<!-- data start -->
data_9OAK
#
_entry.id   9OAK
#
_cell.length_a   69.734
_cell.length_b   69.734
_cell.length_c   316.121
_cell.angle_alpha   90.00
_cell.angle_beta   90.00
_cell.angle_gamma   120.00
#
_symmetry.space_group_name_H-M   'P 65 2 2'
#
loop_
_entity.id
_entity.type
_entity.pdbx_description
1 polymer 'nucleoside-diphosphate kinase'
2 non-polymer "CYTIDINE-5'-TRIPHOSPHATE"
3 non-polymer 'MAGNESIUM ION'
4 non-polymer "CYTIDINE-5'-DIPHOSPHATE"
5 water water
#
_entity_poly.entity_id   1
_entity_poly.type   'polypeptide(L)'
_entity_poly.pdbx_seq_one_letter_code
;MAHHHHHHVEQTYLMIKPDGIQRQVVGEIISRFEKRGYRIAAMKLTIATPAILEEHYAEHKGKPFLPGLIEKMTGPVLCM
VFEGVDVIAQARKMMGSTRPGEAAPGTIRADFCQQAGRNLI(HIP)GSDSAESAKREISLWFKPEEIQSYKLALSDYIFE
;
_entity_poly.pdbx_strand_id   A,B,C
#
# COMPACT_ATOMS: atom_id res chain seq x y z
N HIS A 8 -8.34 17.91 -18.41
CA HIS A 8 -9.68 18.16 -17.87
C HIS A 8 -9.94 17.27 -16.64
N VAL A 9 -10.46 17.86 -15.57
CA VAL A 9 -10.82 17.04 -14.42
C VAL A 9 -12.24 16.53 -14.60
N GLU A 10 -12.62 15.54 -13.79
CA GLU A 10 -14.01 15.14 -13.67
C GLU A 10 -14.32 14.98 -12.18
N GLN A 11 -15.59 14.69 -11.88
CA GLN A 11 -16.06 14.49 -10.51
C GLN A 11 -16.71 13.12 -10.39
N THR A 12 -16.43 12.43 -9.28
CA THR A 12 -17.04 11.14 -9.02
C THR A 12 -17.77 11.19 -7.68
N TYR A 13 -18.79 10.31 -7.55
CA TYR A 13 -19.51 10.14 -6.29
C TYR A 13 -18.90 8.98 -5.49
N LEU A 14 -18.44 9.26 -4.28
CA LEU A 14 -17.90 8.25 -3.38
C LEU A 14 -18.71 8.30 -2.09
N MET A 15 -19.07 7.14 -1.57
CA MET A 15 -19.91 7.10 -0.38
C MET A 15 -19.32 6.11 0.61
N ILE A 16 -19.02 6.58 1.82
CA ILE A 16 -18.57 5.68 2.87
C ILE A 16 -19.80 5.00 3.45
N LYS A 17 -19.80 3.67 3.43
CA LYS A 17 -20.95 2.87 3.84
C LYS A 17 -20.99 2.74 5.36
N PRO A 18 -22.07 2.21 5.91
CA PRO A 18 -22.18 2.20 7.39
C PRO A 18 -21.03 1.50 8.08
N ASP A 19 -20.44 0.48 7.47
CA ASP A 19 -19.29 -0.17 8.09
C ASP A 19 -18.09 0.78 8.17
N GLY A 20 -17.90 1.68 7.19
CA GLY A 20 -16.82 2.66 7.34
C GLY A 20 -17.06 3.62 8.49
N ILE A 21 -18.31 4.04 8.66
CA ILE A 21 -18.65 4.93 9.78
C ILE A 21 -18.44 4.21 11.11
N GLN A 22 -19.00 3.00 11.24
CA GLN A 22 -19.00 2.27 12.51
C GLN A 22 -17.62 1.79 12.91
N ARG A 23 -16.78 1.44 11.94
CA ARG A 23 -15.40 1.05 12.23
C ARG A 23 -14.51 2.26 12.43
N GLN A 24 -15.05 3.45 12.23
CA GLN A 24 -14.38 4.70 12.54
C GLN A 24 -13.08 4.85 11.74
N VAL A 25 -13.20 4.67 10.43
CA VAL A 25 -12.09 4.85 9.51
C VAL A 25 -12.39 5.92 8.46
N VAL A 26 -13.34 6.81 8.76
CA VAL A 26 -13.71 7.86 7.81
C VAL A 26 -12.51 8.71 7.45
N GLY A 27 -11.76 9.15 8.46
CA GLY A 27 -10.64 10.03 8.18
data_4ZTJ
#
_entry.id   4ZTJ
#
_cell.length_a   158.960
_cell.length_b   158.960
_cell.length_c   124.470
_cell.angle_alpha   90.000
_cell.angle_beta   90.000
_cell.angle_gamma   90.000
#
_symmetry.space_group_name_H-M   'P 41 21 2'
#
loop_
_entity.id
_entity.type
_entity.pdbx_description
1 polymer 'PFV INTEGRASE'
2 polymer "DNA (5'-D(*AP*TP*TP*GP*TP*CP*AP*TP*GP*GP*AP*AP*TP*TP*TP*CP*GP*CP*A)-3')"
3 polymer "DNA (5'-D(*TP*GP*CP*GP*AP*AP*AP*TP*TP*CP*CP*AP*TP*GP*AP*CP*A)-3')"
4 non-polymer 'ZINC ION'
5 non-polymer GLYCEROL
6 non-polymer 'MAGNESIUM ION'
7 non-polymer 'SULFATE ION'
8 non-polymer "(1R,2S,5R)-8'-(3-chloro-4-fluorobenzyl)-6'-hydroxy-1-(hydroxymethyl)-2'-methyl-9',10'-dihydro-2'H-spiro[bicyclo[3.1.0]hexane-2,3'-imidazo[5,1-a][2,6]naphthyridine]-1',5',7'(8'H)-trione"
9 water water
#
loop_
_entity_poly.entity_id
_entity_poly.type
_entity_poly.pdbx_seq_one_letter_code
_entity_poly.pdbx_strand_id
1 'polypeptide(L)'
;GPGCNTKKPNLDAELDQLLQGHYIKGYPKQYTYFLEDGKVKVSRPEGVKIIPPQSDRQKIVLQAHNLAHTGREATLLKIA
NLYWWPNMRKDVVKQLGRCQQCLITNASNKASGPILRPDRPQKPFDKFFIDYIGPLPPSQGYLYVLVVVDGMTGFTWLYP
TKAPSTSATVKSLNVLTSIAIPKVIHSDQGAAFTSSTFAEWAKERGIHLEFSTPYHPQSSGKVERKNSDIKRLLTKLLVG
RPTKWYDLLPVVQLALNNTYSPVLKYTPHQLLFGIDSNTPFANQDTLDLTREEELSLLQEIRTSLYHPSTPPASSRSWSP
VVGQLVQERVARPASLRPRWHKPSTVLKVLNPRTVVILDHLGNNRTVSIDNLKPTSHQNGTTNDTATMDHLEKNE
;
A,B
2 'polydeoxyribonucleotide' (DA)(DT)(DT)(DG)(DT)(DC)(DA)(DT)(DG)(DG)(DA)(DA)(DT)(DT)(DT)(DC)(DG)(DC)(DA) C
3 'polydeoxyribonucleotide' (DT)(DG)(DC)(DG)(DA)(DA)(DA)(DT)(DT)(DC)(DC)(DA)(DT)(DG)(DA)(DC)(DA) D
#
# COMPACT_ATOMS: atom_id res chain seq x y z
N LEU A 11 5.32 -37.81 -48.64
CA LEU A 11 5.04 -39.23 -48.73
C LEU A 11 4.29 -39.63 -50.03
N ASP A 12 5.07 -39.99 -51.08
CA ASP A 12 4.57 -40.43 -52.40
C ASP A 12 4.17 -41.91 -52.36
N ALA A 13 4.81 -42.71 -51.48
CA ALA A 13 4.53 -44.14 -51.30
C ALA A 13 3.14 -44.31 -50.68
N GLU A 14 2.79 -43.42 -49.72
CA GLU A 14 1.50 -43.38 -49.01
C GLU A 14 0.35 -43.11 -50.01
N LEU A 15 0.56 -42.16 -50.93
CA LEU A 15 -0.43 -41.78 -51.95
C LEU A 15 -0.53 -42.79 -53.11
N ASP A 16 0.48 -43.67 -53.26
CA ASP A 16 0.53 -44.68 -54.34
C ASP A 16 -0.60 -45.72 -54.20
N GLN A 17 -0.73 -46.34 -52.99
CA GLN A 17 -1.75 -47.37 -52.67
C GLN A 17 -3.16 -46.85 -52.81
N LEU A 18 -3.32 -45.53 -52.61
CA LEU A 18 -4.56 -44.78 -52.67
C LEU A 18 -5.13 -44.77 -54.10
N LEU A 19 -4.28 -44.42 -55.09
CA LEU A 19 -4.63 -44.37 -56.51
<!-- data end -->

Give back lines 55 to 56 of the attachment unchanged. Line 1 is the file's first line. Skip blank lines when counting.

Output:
CA MET A 15 -19.91 7.10 -0.38
C MET A 15 -19.32 6.11 0.61